Phil waved the white flag. There was much consternation in the
Anti-Ohio Camp (i.e., the entire convention) as the nerdy Likevich
defeated another "Better Man."
#3 Forrest Pafenberg (Germans) vs. #2 Bruno Sinigaglio (Americans)
15,625,000 times in 13,060,694,016 chances, or about 1 in
802. This game could only happen to Paffy. The Germans eliminated
NO American units on the 16AM turn. There is no way to adequately
label this as bad. 4/12 got away clean on a Dback 2; 9CCA lived;
28/109 was Engaged; 28/110 a Contact; 29/112 was Engaged, which
is catastrophic for the Germans; 106/424 was Engaged; 106/423
a Contact; 106/422 was Engaged; 14Cav a Dback; 99/394 a Dback;
99/393 a Dback; 2/9&38 a Contact and 99/395 an Aback. At
the end of the American 16PM turn, the US had combat units in
forts in Monschau, Elsenborn, Rocherath-Krinkelt, St.Vith, Clervaux,
Wiltz and Ettelbruck. The Germans surrendered. Good ole Paffy
didn't deserve it. These dice should have gone to Likevich.
Steve Likevich (Germans) vs. Bruno Sinigaglio (Americans)
Dang the Girly Men! Steve rolled superbly in the south, eliminating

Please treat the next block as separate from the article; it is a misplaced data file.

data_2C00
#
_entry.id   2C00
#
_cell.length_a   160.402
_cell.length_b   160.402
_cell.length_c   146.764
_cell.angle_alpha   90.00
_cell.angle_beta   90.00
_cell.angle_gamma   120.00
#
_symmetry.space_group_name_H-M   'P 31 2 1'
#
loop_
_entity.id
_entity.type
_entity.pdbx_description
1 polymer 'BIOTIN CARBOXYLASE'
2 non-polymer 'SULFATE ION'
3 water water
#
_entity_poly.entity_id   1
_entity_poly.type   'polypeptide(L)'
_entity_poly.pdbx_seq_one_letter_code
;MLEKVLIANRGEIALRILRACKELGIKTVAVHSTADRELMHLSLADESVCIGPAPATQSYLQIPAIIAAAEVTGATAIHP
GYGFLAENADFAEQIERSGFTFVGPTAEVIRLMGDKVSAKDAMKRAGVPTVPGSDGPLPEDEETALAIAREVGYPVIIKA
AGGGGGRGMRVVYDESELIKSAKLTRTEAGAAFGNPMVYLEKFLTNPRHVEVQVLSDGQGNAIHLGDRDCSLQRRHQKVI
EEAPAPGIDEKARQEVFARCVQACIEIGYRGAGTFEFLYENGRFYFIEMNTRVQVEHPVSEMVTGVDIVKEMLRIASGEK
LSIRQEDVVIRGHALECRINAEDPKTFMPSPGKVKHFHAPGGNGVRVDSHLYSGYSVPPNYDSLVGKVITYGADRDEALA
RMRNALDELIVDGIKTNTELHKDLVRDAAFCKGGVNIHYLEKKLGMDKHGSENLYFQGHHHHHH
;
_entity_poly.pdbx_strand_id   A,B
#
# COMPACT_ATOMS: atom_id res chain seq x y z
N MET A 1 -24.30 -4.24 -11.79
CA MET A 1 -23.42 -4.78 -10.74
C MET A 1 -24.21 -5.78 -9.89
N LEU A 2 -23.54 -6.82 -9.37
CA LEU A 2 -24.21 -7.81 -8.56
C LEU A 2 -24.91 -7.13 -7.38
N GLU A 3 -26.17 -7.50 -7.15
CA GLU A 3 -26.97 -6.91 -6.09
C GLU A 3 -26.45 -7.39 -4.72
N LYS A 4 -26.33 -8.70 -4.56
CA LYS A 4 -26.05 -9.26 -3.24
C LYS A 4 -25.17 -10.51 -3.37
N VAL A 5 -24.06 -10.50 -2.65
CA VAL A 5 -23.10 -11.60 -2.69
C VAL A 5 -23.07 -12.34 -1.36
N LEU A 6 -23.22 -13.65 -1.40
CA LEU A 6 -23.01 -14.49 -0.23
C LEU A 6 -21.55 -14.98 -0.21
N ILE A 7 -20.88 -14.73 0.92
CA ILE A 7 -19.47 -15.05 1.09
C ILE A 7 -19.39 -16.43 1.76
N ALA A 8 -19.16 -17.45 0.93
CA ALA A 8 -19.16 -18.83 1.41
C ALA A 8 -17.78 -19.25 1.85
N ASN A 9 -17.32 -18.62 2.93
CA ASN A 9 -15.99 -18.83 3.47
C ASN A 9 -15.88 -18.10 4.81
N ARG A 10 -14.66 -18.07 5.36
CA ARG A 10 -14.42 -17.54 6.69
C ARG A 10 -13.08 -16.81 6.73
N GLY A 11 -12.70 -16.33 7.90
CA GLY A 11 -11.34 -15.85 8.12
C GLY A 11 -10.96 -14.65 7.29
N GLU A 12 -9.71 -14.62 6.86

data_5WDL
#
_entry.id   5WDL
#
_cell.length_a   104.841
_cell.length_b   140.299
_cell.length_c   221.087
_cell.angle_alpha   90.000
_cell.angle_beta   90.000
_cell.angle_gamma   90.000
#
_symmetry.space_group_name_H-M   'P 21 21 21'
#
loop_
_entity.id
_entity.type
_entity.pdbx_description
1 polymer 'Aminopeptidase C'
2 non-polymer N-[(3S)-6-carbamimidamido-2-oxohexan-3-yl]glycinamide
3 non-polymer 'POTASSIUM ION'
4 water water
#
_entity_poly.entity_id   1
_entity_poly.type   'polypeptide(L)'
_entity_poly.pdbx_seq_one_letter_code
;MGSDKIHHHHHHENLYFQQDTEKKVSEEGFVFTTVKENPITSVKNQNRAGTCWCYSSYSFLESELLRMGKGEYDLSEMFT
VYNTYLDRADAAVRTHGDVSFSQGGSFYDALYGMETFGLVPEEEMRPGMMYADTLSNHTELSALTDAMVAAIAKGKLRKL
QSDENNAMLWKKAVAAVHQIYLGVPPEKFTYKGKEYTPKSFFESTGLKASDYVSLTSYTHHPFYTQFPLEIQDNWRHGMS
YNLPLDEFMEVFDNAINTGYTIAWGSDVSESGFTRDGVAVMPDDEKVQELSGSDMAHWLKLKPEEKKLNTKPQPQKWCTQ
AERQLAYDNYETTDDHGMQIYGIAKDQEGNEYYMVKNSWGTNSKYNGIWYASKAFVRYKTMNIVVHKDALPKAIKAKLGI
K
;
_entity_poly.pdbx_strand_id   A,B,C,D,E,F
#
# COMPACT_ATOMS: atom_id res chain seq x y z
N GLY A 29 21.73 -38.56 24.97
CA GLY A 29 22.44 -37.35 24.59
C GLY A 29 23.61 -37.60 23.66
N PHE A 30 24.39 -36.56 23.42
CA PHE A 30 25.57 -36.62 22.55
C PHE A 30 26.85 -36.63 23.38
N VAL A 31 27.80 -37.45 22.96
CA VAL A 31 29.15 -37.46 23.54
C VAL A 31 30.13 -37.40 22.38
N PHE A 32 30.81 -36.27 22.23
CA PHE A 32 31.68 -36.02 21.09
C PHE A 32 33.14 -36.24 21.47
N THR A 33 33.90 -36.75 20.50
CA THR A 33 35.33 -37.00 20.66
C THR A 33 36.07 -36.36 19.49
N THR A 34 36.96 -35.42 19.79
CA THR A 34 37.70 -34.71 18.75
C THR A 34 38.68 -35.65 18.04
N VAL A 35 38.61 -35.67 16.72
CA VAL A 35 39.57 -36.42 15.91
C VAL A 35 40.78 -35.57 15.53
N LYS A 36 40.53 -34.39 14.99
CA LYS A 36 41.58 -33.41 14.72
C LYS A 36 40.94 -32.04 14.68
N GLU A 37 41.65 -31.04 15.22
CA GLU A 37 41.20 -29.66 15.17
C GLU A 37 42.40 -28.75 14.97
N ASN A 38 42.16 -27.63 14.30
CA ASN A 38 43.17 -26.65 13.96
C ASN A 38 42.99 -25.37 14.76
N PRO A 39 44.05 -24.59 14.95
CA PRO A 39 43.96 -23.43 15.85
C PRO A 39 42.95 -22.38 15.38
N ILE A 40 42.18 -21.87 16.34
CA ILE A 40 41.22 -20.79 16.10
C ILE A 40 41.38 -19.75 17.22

4/12, 9CCA, 28/109, 28/110 and getting an Attacker Advance 4
versus 28/112 northeast of St.Vith. This is the optimum of good
rolls for the Germans in the south.
Thus, on the 16AM American turn, Bruno had 28/112 and 9CCR
to hold three open roads not good. Now a normal person
might have thrown in the towel, but dad gum Bruce Reiff was there
cheering for Steve and taunting Bruno. So, on the 16AM turn,
Bruno counterattacked at 1-3 at JJ19, sacrificed 28/112 at JJ24
to block two roads and used 9CCR to hold at KK31. A roll of 3-6
on the 1-3 counterattack would have allowed Steve to capture
Bastogne, Wiltz, Martrelange, Houffalize and Fraiture on the
16PM turn, but no way. Bruno rolled a 2. The Germans were stopped
by the thinnest line ever in the south. In the north and center,
the Americans were forced to give ground in order to slowly shunt
units to the rear and then to the south.
The situation described above repeated itself for the next
two turns. Steve's Germans overwhelmed the units in the south
and Bruno counterattacked the superior German spearheads at low
odds in order to stem the tide, if possible. Successful American
attacks at 1-2 twice at GG22 on 16PM extended the game for another
turn. Successful American counterattacks at 1-1 and 1-2 at EE23
on 17AM again extended the game for another turn. But bad news
at Vielsalm for the US. The most important bridge in the Bulge